Using VoiceThread for extended independent practice in giving short academic presentations

Chang, Heejin ORCID: https://orcid.org/0000-0001-9974-367X and Windeatt, Scott (2021) Using VoiceThread for extended independent practice in giving short academic presentations. Computer Assisted Language Learning. -30. ISSN 0958-8221


Abstract

This study investigates the potential of VoiceThread (VT) as a learning tool in order to enhance learners’ performance and confidence, and to provide the basis for continuing independent practice. The participants were students from culturally and linguistically diverse backgrounds on a 10-week English for Academic Purposes (EAP) programme in academic speaking and listening skills in an Australian university. Students carried out a weekly extended speaking task in the form of an academic presentation, on a theme/topic related to their own interests. To prepare for this they used VT to record and rehearse their presentation, uploading their recordings to the Learning Management System for other students to listen to, and for the teacher to provide individual feedback. The recordings were analysed in relation to a number of features to measure utterance fluency, including speed, repairs and pauses. Questionnaires were used to investigate students’ perceptions of the value of the task, of their performance on the task, and of changes in their performance and confidence over time. Interviews were used to investigate the potential of recording and rehearsal for long term independent practice. The study involved a total of 34 students in 10 week courses, 22 students using the Voicethread software, and 12 students in a comparison class following the same curriculum, but without the Voicethread software. The results suggest that, over time, regular VT tasks help students develop their performance and confidence in spoken English. Such voice-recording activities have the potential to improve oral performance by encouraging independent practice of oral activities, and so tackling the limitations on time, practice and feedback inherent in classroom-based courses.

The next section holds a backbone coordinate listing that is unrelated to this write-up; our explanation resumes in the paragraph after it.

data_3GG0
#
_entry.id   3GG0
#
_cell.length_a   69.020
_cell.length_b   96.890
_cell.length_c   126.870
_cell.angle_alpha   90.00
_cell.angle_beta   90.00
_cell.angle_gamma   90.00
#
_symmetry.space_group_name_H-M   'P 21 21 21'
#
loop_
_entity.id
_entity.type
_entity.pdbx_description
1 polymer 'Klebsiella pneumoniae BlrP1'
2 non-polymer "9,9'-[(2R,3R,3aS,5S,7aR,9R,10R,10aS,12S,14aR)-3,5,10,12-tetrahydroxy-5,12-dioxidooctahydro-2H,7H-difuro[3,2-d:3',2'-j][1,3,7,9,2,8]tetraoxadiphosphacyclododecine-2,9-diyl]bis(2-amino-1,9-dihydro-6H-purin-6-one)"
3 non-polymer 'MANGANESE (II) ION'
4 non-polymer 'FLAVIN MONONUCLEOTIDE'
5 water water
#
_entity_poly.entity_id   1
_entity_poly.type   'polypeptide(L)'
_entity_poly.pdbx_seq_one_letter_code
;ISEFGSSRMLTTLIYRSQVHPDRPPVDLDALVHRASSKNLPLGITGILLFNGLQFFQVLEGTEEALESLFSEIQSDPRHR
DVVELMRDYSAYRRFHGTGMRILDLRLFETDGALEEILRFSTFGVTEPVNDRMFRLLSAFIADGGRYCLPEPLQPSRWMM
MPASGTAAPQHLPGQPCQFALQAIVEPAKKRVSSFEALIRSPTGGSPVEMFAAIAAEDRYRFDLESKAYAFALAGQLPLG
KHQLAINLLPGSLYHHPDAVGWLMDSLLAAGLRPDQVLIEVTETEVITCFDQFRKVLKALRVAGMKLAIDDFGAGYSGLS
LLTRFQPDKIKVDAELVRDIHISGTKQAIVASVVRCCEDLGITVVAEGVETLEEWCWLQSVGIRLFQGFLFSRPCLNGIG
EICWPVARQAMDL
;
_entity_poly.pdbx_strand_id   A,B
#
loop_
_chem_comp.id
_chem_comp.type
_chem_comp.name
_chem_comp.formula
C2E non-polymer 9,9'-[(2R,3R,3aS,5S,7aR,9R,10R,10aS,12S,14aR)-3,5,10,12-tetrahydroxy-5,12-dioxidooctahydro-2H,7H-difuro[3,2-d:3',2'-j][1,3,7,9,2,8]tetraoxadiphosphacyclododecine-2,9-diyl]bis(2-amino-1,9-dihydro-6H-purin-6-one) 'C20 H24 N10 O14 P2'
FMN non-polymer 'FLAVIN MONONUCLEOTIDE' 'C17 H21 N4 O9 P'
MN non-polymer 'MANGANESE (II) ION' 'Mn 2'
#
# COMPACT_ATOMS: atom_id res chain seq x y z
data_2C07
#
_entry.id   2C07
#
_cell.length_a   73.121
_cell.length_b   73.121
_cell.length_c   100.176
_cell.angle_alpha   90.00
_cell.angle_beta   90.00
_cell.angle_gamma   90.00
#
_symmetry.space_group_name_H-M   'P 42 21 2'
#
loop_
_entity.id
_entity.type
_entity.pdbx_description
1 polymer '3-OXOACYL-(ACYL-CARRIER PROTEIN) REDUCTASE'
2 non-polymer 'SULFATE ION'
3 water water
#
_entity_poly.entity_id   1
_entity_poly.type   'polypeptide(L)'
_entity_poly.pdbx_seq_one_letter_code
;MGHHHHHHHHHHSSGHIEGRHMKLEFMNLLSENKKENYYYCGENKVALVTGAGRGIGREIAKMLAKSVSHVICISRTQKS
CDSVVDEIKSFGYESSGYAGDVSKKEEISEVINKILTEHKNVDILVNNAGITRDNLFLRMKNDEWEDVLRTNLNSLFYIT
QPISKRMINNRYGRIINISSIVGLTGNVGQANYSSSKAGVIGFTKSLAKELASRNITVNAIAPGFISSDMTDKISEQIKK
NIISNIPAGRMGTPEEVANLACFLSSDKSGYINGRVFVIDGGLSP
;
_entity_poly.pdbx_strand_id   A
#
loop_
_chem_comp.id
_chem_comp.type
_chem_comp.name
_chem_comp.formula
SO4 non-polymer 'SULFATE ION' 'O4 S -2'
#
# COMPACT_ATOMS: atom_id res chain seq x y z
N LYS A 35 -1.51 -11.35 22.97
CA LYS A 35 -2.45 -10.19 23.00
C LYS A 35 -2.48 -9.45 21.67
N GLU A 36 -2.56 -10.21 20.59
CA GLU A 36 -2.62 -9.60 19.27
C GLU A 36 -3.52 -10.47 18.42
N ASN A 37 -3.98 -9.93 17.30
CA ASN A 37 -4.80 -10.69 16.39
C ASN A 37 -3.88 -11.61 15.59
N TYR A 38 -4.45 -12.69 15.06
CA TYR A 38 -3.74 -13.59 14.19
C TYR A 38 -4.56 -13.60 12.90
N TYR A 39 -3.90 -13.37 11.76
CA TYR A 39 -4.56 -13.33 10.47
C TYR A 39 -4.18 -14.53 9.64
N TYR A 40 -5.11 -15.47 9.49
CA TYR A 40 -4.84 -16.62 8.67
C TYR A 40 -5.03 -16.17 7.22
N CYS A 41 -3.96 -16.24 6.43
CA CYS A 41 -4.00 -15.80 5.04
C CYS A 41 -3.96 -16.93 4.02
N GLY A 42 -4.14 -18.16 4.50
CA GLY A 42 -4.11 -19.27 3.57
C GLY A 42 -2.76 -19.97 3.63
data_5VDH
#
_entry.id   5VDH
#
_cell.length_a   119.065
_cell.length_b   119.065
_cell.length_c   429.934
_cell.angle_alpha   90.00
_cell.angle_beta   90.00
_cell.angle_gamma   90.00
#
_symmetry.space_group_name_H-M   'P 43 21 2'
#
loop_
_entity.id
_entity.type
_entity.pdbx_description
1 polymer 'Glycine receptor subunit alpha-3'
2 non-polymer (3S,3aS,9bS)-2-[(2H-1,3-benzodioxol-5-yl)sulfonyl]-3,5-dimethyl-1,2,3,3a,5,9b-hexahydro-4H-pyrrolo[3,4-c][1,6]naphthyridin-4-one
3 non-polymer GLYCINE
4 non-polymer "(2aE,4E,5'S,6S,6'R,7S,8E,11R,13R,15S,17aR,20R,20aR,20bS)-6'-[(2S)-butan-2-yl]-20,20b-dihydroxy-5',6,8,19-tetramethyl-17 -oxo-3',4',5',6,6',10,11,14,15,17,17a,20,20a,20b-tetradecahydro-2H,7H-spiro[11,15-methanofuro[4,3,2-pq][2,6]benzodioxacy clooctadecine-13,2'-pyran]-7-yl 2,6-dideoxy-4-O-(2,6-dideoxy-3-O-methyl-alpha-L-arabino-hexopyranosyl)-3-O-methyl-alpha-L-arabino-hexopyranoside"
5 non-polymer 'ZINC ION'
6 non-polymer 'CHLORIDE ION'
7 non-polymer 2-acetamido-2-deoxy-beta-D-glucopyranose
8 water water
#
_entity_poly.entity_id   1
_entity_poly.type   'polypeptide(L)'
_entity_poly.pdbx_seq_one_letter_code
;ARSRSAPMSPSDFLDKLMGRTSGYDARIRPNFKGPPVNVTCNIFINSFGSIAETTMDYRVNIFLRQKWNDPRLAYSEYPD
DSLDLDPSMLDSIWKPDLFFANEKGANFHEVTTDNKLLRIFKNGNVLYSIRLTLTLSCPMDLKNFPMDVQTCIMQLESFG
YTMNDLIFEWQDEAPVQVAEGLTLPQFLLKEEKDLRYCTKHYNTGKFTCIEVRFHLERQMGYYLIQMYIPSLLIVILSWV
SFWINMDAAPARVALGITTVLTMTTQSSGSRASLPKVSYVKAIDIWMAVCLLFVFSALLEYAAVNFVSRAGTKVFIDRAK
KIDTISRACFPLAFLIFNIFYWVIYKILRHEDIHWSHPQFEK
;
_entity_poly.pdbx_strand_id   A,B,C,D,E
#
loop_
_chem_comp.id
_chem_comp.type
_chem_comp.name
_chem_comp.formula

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Item Type: Article (Commonwealth Reporting Category C)
Refereed: Yes
Item Status: Live Archive
Faculty/School / Institute/Centre: Current - USQ College (8 Jun 2020 -)
Faculty/School / Institute/Centre: Current - USQ College (8 Jun 2020 -)
Date Deposited: 01 Mar 2022 02:10
Last Modified: 30 Mar 2022 04:06
Uncontrolled Keywords: academic presentation; fluency; independence; Speaking; voice recording
Fields of Research (2008): 13 Education > 1302 Curriculum and Pedagogy > 130207 LOTE, ESL and TESOL Curriculum and Pedagogy (excl. Maori)
20 Language, Communication and Culture > 2003 Language Studies > 200303 English as a Second Language
10 Technology > 1005 Communications Technologies > 100599 Communications Technologies not elsewhere classified
Fields of Research (2020): 47 LANGUAGE, COMMUNICATION AND CULTURE > 4703 Language studies > 470306 English as a second language
47 LANGUAGE, COMMUNICATION AND CULTURE > 4701 Communication and media studies > 470102 Communication technology and digital media studies
39 EDUCATION > 3901 Curriculum and pedagogy > 390108 LOTE, ESL and TESOL curriculum and pedagogy
Socio-Economic Objectives (2020): 16 EDUCATION AND TRAINING > 1603 Teaching and curriculum > 160399 Teaching and curriculum not elsewhere classified
16 EDUCATION AND TRAINING > 1603 Teaching and curriculum > 160301 Assessment, development and evaluation of curriculum
13 CULTURE AND SOCIETY > 1302 Communication > 130201 Communication across languages and culture
16 EDUCATION AND TRAINING > 1603 Teaching and curriculum > 160302 Pedagogy
Identification Number or DOI: https://doi.org/10.1080/09588221.2021.2003407
URI: http://eprints.usq.edu.au/id/eprint/45667

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